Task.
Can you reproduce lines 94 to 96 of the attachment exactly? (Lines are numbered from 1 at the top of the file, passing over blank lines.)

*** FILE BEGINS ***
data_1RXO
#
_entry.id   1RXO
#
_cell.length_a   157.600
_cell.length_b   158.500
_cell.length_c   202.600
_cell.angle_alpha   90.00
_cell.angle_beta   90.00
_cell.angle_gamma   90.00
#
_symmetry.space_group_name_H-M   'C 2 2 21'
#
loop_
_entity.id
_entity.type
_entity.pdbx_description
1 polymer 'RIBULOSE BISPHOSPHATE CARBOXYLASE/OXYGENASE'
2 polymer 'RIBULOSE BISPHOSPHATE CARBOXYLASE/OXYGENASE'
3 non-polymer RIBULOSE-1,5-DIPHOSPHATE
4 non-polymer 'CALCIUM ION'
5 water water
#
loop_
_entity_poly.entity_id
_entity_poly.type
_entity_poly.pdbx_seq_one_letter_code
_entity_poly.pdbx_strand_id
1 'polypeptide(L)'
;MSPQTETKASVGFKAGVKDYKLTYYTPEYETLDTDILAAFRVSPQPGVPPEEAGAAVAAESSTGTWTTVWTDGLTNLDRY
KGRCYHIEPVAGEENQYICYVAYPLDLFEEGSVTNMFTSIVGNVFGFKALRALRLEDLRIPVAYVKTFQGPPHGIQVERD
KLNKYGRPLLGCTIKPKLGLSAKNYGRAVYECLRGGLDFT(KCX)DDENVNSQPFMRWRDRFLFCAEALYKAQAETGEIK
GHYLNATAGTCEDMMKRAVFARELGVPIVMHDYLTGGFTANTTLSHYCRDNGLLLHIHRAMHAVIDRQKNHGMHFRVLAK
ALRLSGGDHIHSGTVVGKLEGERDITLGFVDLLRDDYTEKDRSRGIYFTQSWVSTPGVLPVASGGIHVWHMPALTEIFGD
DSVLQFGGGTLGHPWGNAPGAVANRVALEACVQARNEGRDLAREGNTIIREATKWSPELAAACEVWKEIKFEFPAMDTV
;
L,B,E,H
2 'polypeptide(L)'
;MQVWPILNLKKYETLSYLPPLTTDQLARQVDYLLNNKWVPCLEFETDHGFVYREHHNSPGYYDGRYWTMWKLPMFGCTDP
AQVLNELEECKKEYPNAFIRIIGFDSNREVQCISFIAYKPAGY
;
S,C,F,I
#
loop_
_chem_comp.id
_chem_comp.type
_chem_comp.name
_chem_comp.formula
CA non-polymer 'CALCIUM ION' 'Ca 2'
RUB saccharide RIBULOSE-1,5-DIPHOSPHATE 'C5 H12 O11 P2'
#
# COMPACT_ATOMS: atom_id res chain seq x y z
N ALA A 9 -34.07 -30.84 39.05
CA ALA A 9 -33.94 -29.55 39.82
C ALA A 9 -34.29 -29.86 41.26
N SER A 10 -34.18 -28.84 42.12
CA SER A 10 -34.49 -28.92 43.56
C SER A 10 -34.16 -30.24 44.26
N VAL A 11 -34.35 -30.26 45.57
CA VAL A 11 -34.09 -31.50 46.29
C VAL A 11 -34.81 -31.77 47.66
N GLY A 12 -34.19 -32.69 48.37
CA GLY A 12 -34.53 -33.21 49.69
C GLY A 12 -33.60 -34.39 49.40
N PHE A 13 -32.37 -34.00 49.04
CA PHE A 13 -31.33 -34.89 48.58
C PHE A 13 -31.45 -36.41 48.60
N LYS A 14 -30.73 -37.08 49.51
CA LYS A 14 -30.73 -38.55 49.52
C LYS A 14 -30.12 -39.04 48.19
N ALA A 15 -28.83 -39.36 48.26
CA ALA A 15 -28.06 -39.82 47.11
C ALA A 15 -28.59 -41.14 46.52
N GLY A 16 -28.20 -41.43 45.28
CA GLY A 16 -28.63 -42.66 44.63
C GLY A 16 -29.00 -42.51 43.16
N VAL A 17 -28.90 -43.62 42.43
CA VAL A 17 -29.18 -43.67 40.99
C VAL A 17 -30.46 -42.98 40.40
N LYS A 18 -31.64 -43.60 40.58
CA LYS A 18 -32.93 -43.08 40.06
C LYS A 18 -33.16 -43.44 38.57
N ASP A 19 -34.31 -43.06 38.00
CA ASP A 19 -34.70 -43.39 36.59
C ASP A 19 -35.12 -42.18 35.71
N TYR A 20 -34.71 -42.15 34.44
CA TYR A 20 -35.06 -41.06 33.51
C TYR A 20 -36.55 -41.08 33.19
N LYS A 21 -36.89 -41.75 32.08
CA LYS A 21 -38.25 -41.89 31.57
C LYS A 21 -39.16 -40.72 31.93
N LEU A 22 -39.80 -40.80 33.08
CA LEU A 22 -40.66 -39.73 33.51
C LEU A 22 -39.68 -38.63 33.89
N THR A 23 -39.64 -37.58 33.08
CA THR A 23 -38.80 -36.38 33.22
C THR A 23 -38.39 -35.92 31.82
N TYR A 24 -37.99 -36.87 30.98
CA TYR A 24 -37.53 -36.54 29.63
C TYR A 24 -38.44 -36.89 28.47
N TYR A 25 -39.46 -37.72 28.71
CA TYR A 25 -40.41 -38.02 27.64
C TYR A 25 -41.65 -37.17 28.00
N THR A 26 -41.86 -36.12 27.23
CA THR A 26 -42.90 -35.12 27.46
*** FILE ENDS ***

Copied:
C LEU A 22 -39.68 -38.63 33.89
N THR A 23 -39.64 -37.58 33.08
CA THR A 23 -38.80 -36.38 33.22